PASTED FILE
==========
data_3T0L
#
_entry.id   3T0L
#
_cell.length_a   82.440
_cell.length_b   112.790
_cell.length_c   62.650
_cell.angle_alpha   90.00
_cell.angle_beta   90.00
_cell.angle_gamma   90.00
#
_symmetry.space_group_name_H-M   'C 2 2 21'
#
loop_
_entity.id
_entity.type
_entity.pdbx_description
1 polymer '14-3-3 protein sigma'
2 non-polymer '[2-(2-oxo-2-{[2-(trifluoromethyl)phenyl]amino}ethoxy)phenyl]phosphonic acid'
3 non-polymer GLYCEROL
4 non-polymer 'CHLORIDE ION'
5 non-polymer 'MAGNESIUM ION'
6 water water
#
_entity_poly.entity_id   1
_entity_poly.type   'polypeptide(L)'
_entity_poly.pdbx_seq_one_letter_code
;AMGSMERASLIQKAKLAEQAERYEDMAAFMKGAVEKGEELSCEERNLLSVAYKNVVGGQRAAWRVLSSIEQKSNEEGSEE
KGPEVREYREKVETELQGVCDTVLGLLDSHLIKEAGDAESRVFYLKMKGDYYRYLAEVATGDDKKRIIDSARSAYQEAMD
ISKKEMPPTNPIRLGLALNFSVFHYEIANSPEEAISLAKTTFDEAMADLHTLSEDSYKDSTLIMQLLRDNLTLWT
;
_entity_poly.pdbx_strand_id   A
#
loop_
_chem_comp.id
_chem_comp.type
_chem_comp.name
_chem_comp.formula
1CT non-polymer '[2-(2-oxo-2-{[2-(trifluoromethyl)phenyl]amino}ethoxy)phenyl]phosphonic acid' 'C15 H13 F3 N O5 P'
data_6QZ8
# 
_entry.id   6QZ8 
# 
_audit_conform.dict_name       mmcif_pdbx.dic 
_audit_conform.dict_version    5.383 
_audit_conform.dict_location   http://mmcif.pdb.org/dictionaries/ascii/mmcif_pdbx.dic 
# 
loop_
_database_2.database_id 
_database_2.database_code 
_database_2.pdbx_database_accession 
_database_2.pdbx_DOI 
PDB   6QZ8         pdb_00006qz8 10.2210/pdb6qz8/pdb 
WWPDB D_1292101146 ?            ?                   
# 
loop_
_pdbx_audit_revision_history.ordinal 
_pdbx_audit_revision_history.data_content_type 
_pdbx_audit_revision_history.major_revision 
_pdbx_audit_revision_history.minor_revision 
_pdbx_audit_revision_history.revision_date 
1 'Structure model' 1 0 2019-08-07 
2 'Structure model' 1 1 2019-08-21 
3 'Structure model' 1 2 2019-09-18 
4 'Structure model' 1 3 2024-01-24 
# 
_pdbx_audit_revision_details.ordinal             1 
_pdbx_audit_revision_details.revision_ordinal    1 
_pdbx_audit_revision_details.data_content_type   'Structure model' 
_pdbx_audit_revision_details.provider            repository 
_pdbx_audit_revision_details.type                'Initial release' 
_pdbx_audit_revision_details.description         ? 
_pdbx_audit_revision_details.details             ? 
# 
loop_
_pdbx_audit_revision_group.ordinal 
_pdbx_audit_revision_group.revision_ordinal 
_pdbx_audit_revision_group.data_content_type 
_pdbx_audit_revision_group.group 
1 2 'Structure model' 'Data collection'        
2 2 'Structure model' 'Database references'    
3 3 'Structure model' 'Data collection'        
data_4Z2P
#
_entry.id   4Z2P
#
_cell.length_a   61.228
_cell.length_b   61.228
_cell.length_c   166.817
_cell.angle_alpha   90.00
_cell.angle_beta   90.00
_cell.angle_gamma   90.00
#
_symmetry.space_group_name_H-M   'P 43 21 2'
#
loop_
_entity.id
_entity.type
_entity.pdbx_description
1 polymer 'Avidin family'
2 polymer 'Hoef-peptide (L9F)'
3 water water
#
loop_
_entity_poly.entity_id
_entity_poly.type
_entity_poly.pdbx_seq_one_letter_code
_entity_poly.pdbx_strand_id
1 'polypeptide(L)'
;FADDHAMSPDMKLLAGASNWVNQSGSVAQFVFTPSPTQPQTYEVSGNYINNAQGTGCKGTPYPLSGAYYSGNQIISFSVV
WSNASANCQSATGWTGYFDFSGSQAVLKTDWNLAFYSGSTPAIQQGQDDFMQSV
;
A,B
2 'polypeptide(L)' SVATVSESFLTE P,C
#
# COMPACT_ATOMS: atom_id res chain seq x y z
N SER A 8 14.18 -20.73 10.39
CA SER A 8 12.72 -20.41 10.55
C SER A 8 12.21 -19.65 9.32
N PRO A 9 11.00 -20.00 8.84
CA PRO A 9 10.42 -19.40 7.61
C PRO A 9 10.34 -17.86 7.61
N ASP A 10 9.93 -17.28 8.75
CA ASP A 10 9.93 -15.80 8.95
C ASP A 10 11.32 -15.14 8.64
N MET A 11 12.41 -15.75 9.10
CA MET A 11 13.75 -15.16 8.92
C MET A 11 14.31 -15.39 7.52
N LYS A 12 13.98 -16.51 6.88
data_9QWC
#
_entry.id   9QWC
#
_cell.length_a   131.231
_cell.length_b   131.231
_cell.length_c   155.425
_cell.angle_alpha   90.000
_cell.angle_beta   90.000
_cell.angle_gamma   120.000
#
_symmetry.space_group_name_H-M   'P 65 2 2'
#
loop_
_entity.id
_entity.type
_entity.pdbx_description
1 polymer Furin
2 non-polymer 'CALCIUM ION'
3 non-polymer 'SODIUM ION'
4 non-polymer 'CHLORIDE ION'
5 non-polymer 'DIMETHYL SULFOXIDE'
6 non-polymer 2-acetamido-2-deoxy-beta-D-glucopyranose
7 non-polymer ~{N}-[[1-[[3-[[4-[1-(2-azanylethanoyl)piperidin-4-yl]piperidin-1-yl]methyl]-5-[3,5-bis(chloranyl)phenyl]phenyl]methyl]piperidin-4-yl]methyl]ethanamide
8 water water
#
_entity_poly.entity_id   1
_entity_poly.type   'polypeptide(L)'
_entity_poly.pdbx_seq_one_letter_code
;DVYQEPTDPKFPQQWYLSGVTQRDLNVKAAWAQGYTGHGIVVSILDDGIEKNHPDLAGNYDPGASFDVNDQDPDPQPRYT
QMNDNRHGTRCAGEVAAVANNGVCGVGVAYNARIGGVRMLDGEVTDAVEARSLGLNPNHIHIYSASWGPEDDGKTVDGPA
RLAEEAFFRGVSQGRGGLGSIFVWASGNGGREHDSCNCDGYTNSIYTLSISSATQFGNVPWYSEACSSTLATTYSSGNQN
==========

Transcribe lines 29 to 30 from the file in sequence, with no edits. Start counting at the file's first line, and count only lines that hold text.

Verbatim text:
KGPEVREYREKVETELQGVCDTVLGLLDSHLIKEAGDAESRVFYLKMKGDYYRYLAEVATGDDKKRIIDSARSAYQEAMD
ISKKEMPPTNPIRLGLALNFSVFHYEIANSPEEAISLAKTTFDEAMADLHTLSEDSYKDSTLIMQLLRDNLTLWT